Am I a lord, and have such a lady?
Or do I dream? Or have I dreamed till now?
I do not sleep. I see, I hear, I speak.
I smell sweet savours, and I feel soft things.
Upon my life, I am lord indeed,
And not a tinker, nor Christopher Sly.
From The Taming of the Shrew (Induction 2.66-71)
Themes of memory and dreams echo throughout the works of Shakespeare, just as these concepts still resonate in postmodern literature. In The Taming of the Shrew the lower class drunken character Christopher Sly is picked up off the streets by a nobleman and, for sheer amusement, dressed up to be a lord. Though at first skeptical of his identity, as Sly remembers who his father is, what his profession is, and what his hobbies are, the poor drunk man soon believes the nobleman that his memories are false and that he is in fact of noble blood. Though the audience knows of the game, and what Sly's background actually is, Sly himself contemplates the difference between his dreams and his memories, blurring the boundaries of the dream world and waking life. Sly ponders, "do I dream? Or have I dreamed till now?" considering the possibility that his memories are nothing more than dreams and that he has now awakened to his true identity. In this sense, Sly is battling with the contradictions of the condition of the liberal human subject. Sly has been taught by society to believe that his memories form his identity, but at the same time his surroundings suggest something other than those memories and thus he no longer is sure of who he really is. Sly is still guided by the notion that memory forms identity and so he assumes that his memories are false and that his new identity has been his all along.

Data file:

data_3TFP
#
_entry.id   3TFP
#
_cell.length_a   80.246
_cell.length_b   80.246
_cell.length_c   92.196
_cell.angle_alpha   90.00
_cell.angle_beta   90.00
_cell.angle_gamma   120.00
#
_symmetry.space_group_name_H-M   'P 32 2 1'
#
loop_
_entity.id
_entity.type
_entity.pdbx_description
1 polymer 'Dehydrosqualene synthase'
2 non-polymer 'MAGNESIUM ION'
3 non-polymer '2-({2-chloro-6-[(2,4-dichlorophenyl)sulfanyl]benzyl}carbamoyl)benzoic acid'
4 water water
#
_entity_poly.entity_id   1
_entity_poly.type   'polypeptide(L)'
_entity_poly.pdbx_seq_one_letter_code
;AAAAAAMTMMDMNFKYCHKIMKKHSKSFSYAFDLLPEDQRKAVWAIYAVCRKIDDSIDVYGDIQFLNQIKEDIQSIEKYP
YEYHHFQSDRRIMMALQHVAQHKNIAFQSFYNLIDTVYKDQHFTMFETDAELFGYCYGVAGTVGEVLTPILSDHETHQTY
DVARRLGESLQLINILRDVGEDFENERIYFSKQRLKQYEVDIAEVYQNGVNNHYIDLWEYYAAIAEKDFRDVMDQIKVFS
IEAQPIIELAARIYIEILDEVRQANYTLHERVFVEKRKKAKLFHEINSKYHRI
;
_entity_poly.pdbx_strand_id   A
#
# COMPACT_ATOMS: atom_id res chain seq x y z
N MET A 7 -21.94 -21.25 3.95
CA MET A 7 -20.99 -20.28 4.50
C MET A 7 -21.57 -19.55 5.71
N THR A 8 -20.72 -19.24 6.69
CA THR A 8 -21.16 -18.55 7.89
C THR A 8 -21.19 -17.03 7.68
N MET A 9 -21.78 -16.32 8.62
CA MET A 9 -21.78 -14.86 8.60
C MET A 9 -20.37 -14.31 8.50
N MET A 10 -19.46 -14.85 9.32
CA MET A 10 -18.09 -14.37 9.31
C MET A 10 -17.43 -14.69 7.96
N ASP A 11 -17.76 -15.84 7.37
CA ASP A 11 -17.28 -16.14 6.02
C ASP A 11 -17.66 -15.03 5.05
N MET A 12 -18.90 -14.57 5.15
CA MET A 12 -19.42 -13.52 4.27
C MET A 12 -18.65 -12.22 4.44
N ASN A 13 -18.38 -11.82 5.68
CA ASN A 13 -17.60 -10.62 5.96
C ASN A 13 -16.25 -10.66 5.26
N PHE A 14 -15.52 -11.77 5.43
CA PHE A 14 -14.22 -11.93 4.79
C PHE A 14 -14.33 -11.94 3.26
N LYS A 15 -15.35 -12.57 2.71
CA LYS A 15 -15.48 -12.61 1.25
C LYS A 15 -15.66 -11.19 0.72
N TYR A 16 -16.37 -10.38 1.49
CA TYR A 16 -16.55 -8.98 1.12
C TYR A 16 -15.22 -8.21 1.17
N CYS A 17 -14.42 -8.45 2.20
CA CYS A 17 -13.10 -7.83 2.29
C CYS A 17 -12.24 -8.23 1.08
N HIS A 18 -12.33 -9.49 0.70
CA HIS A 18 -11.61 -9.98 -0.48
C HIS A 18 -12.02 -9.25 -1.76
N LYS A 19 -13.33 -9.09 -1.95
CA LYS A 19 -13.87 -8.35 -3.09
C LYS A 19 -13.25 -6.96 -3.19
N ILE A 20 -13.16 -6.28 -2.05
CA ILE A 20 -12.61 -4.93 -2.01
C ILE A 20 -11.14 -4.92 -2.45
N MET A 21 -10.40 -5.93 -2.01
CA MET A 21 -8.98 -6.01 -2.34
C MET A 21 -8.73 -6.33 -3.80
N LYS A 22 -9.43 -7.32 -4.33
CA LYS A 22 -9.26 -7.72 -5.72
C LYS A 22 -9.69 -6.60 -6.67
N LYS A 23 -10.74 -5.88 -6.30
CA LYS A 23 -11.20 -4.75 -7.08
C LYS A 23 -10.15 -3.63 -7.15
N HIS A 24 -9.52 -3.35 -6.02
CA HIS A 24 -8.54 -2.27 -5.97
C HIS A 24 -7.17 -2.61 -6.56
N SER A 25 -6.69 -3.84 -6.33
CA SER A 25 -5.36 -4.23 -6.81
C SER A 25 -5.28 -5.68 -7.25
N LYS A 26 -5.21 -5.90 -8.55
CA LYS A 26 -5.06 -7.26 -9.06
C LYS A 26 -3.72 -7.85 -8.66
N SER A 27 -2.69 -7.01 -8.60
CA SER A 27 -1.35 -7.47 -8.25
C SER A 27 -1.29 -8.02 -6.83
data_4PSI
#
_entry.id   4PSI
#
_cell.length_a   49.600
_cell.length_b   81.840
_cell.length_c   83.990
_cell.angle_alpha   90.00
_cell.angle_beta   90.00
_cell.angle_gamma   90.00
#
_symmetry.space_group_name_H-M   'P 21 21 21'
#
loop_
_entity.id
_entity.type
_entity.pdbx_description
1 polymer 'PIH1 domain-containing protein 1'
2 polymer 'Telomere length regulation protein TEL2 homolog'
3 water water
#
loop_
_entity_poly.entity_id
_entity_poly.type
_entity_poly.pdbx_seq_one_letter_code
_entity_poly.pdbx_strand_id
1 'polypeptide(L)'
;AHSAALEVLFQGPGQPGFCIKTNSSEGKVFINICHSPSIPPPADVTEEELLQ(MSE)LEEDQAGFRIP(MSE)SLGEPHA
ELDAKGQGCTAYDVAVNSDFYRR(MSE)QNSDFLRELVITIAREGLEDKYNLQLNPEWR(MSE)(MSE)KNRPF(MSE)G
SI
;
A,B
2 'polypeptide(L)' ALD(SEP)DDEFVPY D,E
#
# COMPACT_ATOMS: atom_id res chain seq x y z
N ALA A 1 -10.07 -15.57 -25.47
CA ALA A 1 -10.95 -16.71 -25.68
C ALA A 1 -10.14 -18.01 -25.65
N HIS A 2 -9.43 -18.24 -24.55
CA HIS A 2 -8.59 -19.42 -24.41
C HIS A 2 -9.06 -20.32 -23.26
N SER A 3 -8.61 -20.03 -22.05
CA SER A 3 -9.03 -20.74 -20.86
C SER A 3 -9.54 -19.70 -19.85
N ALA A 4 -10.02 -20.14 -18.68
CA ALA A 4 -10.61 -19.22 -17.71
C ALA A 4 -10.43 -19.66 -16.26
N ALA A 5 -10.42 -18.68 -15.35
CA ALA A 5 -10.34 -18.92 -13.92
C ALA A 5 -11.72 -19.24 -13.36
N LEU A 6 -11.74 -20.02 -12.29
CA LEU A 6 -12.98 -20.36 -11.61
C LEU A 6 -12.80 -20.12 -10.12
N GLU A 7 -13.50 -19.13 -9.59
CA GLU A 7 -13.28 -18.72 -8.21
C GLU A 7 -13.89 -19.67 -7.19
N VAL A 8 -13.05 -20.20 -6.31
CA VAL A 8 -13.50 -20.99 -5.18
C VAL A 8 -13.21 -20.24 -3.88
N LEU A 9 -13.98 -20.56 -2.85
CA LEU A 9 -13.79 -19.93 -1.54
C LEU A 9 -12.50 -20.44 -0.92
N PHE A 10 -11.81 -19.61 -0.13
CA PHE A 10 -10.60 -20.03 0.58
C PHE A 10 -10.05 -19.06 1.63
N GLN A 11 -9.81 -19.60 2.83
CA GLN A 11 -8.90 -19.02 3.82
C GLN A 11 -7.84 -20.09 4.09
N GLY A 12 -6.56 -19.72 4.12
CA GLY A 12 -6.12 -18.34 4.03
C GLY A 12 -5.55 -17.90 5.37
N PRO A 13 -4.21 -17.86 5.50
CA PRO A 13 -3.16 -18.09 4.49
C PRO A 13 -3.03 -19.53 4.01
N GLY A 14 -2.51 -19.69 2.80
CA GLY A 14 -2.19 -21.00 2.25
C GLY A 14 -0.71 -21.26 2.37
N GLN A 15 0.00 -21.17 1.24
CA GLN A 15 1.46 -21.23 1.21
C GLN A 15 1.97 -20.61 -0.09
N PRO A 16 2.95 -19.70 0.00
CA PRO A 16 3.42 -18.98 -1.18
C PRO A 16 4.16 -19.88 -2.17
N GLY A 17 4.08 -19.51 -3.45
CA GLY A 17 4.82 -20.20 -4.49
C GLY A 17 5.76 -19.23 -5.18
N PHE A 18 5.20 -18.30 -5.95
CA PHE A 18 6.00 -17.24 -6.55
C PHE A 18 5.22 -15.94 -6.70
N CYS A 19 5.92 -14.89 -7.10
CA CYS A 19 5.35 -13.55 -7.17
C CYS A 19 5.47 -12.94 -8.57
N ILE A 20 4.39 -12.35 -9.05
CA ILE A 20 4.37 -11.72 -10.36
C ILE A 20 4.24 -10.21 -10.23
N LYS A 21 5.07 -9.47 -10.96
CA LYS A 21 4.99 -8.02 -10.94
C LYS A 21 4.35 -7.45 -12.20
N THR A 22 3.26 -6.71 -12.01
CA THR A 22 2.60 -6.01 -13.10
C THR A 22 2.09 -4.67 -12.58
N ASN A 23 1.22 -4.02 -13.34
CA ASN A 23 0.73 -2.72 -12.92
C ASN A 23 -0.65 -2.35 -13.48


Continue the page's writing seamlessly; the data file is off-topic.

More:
The play continues wit...
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...he fails to allow his dreams to add to his identity (in his case, however, his "dream" appears to actually be his reality). Petruccio, like Neo and Quaid, appears in the play within the play to affirm that "reality" is more than just physical environment (i.e., as he denies the place of the wedding ceremony and his attire to equate his identity). Quaid and Leonard's environments are just as fabricated as Sly's noble environment is, yet even their dreams and implanted memories/mementos shape their identity. All of these texts utilize the notion of autopoiesis and emergence from systems within systems. They acknowledge the validity of implanted memories and dreams to demonstrate that though systems force their inhabitants to view them with limiting lenses, when one is able to acknowledge that they do exist in a system within a larger system, emergence can take place.
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